The best way to practice resiliency is to manage your reaction and stay calm. When you feel your heart racing, your blood pressure rising, or maybe the urge to cry, take a few deep breaths and pause. Pausing and ground yourself will allow you to evaluate things rationally so you can make a plan and then act. This helps you to handle the pressures with grace and to be gracious with people around you even when you are gritting your teeth and working really hard to overcome a challenge. When you give yourself time to breathe, You will see options you couldn’t see before and new solutions to your problem will emerge.


When you have a shift in attitude you automatically have a shift in response. How do you keep going when you don’t feel like it? Reevaluate the situation. Take time to assess the situation you are in. Look at the good and the bad. You might think there are no advantages but if you truly take your time to assess the situation, you might find some advantages. Resilient people find a way to explain their situations in a more positive light while still accepting reality. This is called realistic optimism. The blog post, Me, Myself, and I talks about Chris Loper’s four stages on the optimism spectrum and that realistic optimism is the sweet spot because it includes an accurate assessment of reality and imagining probable outcomes. We can’t change what happens to us, but we can make a choice about how to respond.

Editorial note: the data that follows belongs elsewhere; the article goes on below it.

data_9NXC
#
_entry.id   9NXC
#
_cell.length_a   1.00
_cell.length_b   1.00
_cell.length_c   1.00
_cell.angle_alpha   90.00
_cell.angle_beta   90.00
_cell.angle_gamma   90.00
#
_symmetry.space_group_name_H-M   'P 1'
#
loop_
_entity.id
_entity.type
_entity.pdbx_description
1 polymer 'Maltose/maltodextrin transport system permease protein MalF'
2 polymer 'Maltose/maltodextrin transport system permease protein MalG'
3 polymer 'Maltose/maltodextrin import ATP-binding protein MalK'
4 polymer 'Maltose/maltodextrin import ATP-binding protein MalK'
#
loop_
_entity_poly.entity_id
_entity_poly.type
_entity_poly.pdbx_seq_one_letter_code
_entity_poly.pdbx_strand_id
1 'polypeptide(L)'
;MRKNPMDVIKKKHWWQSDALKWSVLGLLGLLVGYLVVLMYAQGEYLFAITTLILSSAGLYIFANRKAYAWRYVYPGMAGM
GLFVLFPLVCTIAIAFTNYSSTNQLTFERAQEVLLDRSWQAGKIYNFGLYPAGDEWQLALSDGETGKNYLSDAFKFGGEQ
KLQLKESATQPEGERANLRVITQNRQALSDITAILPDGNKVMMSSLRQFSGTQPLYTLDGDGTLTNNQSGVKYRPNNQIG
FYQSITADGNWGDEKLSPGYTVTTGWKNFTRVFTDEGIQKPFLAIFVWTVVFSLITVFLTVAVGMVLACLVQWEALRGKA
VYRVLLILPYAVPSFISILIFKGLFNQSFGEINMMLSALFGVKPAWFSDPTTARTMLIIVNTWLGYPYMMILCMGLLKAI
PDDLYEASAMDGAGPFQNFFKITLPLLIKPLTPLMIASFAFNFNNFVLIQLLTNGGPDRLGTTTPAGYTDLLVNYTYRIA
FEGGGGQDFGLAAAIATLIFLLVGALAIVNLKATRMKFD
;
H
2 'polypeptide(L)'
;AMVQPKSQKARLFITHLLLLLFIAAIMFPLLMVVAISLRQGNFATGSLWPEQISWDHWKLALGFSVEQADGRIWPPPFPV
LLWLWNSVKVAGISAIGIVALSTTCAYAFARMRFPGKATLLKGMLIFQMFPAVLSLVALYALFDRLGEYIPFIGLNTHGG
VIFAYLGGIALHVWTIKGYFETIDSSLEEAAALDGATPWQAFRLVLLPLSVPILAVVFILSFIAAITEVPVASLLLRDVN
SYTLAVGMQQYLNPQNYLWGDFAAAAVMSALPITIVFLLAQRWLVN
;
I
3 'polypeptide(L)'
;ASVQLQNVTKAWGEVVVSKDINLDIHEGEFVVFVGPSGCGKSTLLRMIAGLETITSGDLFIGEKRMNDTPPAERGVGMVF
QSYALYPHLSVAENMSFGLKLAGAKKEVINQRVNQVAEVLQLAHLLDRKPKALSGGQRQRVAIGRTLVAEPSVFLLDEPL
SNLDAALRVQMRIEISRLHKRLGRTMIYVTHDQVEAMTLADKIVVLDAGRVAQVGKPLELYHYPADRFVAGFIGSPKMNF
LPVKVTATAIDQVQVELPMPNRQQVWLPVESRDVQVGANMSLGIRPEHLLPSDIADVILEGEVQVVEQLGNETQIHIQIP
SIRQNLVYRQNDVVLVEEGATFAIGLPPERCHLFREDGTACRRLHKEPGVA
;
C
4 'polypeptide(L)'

Challenge the story you’re telling yourself when something happens that makes you feel bad. Is there a more hopeful and empowering story you can tell without denying the facts? -


When you catch yourself feeling stuck or bogged down in adversity, find one thing you have control over and take action on it. We often spend far too much time worrying about other people and situations that we cannot control. If we resolve to focus rather on what we can control (the way we behave and react to people and situations) then we will find ourselves spending a lot less time trapped in negativity and feeling overwhelmed. Ask yourself this important question; can you do anything about it today, tomorrow, or ever? If not, quit worrying. Worrying never solves a problem. If yes, what can you do and how can you do it to your best ability?